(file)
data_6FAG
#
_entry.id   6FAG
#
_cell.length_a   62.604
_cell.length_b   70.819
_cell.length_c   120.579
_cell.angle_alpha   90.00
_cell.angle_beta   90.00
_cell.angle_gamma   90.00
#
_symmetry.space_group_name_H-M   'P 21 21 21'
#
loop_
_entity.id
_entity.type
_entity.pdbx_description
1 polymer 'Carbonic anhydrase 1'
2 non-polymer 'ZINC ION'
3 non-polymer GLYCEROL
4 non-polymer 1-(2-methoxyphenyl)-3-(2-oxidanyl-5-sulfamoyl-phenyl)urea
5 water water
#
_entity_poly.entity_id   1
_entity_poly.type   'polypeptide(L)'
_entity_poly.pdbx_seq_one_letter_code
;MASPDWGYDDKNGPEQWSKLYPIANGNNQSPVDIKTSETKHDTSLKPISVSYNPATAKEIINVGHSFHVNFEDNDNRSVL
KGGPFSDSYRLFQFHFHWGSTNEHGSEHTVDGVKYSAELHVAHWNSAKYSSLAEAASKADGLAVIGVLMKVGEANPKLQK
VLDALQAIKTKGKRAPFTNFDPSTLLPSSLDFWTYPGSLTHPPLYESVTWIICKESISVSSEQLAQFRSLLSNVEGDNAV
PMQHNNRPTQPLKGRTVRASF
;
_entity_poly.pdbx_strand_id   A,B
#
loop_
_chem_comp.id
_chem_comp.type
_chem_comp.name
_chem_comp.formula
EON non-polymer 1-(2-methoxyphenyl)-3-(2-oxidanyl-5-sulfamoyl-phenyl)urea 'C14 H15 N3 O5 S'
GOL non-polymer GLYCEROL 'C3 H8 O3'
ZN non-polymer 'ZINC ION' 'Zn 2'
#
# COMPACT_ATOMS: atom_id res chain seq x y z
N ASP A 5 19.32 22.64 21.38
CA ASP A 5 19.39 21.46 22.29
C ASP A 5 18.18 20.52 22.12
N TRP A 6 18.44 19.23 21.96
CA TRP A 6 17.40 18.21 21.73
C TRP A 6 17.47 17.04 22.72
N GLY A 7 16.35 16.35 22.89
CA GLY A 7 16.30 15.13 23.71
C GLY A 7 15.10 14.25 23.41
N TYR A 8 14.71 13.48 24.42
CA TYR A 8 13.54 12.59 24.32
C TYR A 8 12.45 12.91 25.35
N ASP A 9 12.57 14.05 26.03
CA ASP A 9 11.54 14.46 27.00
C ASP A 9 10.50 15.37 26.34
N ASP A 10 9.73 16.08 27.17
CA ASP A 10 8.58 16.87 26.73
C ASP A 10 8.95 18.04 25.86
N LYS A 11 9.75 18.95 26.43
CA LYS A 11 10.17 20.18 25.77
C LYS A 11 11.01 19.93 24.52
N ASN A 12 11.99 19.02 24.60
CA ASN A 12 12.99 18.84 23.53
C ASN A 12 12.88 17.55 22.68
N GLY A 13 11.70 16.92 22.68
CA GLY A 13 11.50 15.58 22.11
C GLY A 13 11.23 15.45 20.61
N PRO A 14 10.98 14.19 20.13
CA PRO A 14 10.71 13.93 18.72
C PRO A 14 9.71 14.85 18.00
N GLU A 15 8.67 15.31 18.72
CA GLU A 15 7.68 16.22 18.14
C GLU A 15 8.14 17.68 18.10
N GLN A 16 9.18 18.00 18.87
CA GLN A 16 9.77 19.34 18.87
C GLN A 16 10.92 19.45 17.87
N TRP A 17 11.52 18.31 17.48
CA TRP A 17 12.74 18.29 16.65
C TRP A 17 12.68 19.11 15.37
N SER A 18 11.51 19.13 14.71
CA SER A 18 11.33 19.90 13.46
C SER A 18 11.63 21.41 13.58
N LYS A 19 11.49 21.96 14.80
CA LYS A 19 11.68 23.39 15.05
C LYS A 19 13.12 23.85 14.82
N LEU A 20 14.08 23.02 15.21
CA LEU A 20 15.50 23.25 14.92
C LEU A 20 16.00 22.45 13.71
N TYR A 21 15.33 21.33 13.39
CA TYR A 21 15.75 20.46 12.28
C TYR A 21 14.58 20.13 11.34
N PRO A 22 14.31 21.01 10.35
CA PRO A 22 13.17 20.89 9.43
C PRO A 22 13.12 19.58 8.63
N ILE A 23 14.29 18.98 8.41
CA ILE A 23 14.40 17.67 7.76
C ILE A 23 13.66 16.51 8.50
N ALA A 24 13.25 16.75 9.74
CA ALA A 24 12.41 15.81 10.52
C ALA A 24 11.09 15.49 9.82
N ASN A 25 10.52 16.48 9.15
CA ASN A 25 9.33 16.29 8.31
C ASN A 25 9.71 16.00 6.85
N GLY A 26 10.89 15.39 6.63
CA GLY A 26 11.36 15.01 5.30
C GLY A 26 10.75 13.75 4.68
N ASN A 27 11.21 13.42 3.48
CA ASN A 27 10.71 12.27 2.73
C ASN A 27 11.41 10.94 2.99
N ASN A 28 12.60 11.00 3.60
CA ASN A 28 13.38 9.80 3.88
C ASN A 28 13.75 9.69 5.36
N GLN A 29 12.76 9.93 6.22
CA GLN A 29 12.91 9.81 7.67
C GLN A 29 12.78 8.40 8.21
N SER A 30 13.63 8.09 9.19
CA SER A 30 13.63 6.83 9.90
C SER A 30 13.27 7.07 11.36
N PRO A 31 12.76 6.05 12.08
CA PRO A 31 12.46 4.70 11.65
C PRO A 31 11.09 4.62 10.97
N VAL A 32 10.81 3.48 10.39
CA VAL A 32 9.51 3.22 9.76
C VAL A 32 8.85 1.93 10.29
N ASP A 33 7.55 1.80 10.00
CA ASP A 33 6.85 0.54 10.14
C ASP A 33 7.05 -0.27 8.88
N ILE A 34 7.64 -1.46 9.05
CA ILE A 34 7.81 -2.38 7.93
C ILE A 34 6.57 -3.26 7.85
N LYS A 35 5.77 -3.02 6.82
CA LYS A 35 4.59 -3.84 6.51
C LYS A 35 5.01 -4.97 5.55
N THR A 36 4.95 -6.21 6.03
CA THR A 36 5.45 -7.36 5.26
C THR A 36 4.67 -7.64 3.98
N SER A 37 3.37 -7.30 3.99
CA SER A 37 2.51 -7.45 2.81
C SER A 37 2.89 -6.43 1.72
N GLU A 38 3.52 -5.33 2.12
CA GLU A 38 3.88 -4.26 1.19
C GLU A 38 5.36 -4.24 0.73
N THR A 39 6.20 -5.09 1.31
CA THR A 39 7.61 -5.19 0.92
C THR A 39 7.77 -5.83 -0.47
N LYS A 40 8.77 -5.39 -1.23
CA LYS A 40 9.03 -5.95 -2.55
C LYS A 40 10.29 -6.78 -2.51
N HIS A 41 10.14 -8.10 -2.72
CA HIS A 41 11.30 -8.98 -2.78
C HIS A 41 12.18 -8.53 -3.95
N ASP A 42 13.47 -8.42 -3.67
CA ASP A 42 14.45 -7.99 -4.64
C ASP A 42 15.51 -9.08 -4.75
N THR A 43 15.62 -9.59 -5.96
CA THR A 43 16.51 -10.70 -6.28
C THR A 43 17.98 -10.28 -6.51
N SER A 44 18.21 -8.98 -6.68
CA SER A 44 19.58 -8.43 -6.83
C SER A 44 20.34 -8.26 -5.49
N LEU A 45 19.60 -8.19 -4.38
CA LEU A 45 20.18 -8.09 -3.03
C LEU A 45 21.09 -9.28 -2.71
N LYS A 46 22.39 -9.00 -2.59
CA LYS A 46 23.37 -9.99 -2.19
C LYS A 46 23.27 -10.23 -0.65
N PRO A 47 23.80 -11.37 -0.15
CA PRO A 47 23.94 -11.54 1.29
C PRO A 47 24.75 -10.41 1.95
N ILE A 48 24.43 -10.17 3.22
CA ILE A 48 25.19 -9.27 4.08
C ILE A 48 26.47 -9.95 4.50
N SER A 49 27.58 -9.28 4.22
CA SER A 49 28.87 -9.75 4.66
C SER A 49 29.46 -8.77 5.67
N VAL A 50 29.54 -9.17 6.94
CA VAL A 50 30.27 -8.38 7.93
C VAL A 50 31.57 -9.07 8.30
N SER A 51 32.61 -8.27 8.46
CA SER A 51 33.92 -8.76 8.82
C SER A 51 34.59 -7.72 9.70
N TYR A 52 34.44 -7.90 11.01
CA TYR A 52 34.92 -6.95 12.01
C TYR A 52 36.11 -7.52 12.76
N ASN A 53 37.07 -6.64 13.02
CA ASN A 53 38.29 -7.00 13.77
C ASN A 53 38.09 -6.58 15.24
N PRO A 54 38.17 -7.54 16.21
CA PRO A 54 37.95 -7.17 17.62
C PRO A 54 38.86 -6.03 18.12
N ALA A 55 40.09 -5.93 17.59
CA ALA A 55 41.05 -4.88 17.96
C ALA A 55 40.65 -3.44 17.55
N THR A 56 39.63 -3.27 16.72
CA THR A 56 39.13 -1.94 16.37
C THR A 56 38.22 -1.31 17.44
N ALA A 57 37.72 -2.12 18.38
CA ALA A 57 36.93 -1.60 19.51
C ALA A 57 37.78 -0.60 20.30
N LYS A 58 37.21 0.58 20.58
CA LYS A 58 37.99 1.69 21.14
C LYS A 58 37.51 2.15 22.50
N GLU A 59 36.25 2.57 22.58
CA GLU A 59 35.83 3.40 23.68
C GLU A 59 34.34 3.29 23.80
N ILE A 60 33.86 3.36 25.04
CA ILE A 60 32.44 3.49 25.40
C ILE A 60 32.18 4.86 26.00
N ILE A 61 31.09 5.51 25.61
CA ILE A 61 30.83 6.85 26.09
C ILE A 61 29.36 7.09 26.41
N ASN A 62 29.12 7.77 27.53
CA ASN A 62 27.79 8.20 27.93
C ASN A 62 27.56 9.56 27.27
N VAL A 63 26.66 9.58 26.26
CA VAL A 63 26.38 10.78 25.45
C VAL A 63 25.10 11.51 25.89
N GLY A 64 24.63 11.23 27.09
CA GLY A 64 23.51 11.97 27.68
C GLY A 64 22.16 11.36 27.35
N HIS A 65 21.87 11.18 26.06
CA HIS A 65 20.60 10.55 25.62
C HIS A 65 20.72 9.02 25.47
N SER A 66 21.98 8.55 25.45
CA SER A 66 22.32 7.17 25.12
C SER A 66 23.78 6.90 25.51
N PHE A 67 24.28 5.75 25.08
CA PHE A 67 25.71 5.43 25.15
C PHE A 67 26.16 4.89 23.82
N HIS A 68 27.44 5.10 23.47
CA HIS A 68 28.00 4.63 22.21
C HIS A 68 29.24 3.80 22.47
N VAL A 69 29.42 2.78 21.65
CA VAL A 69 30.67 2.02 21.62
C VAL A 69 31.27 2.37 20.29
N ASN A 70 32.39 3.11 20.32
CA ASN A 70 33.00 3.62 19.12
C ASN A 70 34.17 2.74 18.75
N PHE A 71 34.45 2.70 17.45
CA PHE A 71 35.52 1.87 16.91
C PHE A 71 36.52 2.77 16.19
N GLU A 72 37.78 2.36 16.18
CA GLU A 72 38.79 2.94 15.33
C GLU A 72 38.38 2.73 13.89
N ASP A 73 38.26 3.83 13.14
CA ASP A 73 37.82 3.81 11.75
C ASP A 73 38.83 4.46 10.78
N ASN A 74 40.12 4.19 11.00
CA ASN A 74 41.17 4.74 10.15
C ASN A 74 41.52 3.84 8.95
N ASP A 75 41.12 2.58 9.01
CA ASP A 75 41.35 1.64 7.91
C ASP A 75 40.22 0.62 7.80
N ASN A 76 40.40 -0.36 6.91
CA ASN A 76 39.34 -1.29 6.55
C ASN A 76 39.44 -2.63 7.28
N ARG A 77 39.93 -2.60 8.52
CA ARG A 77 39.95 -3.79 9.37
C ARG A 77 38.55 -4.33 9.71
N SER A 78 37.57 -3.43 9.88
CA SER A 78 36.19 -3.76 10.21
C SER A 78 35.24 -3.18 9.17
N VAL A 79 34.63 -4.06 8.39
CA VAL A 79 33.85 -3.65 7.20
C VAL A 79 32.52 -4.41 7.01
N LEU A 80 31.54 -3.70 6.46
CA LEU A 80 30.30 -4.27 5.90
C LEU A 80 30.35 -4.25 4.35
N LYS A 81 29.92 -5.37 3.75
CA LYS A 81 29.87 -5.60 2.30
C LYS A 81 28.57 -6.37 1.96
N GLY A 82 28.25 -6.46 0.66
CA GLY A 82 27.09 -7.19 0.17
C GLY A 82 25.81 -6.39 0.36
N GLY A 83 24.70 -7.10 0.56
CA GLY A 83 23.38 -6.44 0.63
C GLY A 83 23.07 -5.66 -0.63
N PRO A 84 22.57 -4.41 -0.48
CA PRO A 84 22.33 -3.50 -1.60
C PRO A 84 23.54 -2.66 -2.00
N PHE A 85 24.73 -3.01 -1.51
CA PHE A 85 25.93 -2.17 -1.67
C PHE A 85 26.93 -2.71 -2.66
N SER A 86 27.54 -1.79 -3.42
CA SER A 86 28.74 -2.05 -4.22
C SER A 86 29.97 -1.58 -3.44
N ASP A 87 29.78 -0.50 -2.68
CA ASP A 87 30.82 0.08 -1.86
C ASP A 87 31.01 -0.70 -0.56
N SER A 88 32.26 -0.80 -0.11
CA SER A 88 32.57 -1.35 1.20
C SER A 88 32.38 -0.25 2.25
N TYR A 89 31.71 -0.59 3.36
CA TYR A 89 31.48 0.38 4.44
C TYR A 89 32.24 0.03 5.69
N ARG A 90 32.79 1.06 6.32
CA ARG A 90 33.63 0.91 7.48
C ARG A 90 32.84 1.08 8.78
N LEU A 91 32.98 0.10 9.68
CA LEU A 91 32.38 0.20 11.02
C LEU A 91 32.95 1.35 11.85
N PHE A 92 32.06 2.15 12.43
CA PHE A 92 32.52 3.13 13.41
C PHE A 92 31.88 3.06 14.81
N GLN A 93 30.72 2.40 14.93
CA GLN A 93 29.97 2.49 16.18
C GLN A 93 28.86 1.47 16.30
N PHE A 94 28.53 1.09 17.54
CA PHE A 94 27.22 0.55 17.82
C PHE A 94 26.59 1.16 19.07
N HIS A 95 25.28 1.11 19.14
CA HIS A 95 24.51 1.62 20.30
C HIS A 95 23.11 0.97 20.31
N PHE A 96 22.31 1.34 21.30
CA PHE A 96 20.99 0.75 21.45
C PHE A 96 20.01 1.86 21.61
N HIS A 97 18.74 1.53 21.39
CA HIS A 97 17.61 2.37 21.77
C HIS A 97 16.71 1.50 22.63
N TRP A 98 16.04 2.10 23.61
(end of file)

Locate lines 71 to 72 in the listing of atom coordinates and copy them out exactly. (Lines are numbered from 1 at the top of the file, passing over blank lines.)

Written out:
N PRO A 14 10.98 14.19 20.13
CA PRO A 14 10.71 13.93 18.72